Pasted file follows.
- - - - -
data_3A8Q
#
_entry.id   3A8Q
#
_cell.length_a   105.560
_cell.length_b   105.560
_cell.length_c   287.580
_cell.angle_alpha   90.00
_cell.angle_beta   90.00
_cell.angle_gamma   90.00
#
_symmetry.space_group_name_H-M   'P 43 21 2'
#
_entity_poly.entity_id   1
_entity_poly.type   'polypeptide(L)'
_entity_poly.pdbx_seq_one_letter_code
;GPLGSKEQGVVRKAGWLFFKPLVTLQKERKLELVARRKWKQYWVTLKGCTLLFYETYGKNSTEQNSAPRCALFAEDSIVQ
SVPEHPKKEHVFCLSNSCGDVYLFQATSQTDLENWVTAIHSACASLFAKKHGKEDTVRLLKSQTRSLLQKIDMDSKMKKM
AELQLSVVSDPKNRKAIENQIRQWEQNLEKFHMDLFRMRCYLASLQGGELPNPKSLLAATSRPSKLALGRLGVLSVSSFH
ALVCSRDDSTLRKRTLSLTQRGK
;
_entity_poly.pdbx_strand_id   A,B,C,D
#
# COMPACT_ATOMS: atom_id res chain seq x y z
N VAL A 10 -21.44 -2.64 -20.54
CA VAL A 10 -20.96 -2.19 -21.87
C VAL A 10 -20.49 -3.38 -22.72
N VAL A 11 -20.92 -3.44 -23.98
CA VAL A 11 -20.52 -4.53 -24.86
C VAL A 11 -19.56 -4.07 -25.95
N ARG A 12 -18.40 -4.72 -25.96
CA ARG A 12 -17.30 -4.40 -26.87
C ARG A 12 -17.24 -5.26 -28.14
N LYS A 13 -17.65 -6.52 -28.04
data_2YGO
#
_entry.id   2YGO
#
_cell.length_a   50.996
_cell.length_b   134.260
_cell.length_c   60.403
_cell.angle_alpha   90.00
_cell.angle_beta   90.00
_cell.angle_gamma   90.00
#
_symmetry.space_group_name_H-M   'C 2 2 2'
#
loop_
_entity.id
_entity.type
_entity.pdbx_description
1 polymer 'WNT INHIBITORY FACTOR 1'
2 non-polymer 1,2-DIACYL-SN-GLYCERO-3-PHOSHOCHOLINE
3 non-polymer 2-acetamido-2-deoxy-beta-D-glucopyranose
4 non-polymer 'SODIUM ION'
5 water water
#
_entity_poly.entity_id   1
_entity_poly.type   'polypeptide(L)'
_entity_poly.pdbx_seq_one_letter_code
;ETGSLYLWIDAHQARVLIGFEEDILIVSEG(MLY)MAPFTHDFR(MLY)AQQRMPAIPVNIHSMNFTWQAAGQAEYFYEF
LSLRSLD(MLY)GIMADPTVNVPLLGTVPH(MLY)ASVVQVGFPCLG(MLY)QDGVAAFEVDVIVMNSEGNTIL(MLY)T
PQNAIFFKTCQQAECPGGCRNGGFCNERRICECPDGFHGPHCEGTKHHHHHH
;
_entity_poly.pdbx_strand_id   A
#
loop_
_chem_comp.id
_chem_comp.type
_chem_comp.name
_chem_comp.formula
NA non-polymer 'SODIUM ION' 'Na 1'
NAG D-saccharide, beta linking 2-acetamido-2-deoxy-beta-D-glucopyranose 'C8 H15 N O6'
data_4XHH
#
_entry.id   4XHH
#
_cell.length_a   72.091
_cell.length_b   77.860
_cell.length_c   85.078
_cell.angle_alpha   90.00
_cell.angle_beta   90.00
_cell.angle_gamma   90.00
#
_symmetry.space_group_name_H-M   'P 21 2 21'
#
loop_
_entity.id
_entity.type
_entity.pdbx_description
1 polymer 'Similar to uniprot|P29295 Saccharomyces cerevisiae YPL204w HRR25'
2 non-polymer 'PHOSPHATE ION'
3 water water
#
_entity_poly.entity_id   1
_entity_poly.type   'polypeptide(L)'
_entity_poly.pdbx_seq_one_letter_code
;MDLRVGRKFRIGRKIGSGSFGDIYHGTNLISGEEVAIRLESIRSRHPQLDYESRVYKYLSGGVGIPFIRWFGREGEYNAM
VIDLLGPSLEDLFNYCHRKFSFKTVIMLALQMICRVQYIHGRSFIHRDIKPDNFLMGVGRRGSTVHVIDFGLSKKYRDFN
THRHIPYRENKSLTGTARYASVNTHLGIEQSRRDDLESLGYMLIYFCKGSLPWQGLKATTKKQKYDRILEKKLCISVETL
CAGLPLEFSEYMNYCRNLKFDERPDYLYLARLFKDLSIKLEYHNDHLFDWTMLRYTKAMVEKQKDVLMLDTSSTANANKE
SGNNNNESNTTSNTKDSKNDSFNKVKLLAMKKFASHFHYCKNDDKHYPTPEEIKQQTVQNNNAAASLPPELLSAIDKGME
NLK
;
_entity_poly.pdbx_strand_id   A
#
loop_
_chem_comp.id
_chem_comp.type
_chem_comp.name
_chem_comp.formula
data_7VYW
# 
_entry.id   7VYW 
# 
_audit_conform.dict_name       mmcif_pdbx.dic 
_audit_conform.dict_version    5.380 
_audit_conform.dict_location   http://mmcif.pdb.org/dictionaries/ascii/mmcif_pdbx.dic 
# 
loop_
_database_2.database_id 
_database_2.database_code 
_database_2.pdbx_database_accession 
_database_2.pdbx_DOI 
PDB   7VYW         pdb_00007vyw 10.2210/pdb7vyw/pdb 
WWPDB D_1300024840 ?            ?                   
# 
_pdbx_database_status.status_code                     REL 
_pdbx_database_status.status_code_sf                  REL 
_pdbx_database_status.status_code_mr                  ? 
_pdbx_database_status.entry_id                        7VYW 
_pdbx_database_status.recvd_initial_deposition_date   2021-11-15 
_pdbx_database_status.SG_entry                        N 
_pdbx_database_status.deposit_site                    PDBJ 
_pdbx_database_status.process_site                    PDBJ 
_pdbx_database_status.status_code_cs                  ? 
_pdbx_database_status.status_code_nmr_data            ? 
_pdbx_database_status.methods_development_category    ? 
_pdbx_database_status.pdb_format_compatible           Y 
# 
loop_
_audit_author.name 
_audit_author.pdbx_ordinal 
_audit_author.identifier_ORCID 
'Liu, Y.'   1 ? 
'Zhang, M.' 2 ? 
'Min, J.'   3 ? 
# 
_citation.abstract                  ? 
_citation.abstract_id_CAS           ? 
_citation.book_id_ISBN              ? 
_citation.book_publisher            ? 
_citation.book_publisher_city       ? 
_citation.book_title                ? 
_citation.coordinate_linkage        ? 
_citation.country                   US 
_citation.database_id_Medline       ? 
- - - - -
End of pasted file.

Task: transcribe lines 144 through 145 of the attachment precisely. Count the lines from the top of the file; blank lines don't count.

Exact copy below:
_audit_author.identifier_ORCID 
'Liu, Y.'   1 ? 